The full domain name may not e
Stream Control Transmission Protocol
The Stream Control Transmission Protocol is a computer networking communications protocol which operates at the transport layer and serves a role similar to the popular protocols TCP and UDP. It is standardized by IETF in RFC 4960. SCTP provides some of the features of both UDP and TCP: it is message-oriented like UDP and ensures reliable, in-sequence transport of messages with congestion control like TCP, it differs from those protocols by providing multi-homing and redundant paths to increase resilience and reliability. In the absence of native SCTP support in operating systems, it is possible to tunnel SCTP over UDP, as well as to map TCP API calls to SCTP calls so existing applications can use SCTP without modification; the reference implementation was released as part of FreeBSD version 7. It has since been ported; the IETF Signaling Transport working group defined the protocol in the year 2000, the IETF Transport Area working group maintains it. RFC 4960 defines the protocol. RFC 3286 provides an introduction.
SCTP applications submit their data to be transmitted in messages to the SCTP transport layer. SCTP places messages and control information into separate chunks, each identified by a chunk header; the protocol can fragment a message into a number of data chunks, but each data chunk contains data from only one user message. SCTP bundles the chunks into SCTP packets; the SCTP packet, submitted to the Internet Protocol, consists of a packet header, SCTP control chunks, followed by SCTP data chunks. One can characterize SCTP as message-oriented, meaning it transports a sequence of messages, rather than transporting an unbroken stream of bytes as does TCP; as in UDP, in SCTP a sender sends a message in one operation, that exact message is passed to the receiving application process in one operation. In contrast, TCP is a stream-oriented protocol; however TCP does not allow the receiver to know how many times the sender application called on the TCP transport passing it groups of bytes to be sent out.
At the sender, TCP appends more bytes to a queue of bytes waiting to go out over the network, rather than having to keep a queue of individual separate outbound messages which must be preserved as such. The term multi-streaming refers to the capability of SCTP to transmit several independent streams of chunks in parallel, for example transmitting web page images together with the web page text. In essence, it involves bundling several connections into a single SCTP association, operating on messages rather than bytes. TCP preserves byte order in the stream by including a byte sequence number with each segment. SCTP, on the other hand, assigns a message-id to each message sent in a stream; this allows independent ordering of messages in different streams. However, message ordering is optional in SCTP. Features of SCTP include: Reliable transmission of both ordered and unordered data streams. Multihoming support in which one or both endpoints of a connection can consist of more than one IP address, enabling transparent fail-over between redundant network paths.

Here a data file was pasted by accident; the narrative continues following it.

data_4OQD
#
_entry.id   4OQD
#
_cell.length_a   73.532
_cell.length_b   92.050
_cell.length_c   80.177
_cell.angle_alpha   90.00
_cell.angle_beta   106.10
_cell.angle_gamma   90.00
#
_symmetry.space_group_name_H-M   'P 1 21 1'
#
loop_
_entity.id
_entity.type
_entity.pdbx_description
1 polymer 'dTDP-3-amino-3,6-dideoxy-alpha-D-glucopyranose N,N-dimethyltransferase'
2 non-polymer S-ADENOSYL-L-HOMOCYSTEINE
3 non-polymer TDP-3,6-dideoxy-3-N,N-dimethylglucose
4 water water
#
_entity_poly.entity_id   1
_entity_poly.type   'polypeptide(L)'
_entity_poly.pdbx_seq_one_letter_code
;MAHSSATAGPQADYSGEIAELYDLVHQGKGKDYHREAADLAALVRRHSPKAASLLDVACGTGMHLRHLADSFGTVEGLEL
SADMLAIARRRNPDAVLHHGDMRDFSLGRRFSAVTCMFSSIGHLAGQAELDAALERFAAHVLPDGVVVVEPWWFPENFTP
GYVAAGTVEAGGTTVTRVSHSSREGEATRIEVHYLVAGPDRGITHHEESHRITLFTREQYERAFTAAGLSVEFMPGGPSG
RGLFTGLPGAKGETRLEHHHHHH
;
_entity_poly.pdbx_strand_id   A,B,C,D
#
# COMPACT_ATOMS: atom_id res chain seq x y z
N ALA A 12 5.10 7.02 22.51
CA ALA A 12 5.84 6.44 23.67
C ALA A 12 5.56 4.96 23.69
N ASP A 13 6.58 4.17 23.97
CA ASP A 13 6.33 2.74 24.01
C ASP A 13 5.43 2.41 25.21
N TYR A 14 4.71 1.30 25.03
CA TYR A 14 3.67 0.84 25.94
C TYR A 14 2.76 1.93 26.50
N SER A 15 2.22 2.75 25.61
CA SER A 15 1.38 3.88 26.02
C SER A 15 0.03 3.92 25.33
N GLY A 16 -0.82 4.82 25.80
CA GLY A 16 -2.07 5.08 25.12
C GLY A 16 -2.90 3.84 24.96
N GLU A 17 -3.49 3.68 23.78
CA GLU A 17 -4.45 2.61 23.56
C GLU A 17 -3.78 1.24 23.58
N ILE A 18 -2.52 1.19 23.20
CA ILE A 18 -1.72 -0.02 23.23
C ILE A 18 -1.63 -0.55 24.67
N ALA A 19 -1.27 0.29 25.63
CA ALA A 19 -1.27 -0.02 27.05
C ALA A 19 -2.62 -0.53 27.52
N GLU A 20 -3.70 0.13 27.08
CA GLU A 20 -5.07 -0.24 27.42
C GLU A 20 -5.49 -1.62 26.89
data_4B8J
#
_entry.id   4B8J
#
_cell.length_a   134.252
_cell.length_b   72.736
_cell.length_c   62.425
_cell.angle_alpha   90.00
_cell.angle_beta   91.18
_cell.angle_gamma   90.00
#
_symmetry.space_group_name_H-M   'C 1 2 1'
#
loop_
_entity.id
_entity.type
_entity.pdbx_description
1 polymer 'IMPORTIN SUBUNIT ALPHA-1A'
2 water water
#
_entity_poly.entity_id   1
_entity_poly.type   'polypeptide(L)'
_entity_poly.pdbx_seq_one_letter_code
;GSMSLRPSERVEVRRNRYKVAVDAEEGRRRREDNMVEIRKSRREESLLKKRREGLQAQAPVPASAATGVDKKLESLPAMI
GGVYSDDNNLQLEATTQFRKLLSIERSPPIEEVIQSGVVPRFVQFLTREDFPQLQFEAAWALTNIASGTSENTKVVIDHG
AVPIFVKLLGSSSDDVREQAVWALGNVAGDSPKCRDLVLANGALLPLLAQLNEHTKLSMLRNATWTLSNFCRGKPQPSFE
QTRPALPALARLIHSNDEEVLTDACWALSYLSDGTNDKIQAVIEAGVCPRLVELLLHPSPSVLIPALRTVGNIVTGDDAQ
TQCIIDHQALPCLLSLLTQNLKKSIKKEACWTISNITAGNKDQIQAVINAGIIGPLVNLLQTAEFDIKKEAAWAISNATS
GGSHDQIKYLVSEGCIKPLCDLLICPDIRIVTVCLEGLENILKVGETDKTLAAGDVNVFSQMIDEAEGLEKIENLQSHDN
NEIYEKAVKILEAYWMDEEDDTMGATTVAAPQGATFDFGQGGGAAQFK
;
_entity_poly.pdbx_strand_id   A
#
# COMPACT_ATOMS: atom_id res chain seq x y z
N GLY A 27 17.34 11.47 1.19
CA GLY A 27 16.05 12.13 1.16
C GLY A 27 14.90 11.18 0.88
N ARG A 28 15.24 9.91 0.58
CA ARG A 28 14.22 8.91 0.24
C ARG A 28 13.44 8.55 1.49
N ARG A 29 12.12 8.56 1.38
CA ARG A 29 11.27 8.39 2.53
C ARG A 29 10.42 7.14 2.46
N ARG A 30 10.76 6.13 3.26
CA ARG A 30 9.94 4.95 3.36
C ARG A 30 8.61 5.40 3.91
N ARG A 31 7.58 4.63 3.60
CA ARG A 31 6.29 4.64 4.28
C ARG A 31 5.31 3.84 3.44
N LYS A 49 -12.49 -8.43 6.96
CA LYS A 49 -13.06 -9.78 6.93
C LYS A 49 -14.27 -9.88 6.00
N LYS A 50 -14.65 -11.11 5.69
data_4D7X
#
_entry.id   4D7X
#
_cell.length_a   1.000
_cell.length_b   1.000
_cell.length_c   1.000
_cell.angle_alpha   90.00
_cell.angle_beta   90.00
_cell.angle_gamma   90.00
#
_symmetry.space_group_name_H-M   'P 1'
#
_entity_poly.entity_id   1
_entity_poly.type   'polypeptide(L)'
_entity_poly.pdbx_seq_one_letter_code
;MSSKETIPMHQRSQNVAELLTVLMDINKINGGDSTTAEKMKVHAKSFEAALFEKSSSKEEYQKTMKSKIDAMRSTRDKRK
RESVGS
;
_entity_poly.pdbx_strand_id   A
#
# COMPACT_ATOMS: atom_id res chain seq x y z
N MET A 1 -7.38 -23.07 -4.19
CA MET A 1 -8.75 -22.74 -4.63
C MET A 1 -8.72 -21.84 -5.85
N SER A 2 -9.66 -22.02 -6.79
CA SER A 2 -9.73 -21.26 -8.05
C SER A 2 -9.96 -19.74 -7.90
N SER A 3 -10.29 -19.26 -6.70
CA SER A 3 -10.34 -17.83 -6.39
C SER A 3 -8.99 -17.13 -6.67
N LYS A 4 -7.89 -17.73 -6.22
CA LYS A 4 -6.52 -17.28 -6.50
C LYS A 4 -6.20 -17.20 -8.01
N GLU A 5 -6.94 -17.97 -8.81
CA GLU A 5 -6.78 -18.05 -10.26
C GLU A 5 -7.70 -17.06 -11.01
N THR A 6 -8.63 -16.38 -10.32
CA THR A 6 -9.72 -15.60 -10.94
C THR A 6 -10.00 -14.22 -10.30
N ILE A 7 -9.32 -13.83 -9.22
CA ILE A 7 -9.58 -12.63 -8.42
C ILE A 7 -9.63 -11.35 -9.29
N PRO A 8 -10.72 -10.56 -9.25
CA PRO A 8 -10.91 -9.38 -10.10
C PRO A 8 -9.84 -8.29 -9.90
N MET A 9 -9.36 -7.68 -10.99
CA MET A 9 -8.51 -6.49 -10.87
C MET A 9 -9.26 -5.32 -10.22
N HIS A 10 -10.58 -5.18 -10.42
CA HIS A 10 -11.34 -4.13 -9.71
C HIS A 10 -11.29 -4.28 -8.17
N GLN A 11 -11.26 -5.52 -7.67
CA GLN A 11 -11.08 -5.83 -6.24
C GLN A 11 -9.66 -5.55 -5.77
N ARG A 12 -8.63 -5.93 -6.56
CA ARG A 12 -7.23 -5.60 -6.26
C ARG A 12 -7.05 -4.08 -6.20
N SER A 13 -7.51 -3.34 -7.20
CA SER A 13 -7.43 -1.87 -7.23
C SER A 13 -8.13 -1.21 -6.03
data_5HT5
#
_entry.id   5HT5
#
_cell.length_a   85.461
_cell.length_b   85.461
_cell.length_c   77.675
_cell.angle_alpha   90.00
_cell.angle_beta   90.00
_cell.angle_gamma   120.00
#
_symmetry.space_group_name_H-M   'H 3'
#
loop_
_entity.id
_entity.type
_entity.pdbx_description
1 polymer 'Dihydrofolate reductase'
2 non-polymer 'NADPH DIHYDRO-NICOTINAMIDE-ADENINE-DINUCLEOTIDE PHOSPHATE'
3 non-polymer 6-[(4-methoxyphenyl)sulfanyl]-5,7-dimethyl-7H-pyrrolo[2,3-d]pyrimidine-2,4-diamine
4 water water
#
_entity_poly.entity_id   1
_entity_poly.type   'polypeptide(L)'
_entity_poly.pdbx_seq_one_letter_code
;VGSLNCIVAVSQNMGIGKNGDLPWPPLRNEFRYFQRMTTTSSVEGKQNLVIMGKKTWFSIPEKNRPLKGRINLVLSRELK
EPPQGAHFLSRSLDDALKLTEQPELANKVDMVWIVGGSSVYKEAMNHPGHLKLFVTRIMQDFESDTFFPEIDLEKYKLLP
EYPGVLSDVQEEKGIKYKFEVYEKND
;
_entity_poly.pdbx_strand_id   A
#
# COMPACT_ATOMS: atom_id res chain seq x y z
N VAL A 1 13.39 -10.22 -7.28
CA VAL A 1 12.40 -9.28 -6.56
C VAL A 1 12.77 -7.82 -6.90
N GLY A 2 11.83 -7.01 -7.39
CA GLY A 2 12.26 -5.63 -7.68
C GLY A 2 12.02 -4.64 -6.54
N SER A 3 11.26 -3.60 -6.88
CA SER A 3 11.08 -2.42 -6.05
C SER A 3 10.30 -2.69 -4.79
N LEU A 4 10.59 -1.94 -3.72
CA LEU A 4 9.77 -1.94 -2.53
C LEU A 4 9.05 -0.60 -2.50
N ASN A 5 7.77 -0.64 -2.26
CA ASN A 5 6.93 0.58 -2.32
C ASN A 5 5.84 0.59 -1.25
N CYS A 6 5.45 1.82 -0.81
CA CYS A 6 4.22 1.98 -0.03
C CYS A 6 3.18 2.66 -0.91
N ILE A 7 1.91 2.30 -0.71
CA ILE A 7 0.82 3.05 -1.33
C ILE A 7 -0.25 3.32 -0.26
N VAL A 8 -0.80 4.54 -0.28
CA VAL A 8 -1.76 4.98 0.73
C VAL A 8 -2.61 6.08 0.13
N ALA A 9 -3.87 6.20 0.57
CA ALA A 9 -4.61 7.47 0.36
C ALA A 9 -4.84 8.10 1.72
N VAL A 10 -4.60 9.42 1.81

Delivery of chunks within independent streams eliminates unnecessary head-of-line blocking, as opposed to TCP byte-stream delivery. Explicit partial reliability. Path selection and monitoring to select a primary data transmission path and test the connectivity of the transmission path. Validation and acknowledgment mechanisms protect against flooding attacks and provide notification of duplicated or missing data chunks. Improved error detection suitable for Ethernet jumbo frames; the designers of SCTP intended it for the transport of telephony over Internet Protocol, with the goal of duplicating some of the reliability attributes of the SS7 signaling network in IP. This IETF effort is known as SIGTRAN. In the meantime, other uses have been proposed, for example, the Diameter protocol and Reliable Server Pooling. TCP has provided the primary means to transfer data reliably across the Internet. However, TCP has imposed limitations on several applications. From RFC 4960: TCP provides both reliable data transfer and strict order-of-transmission delivery of data.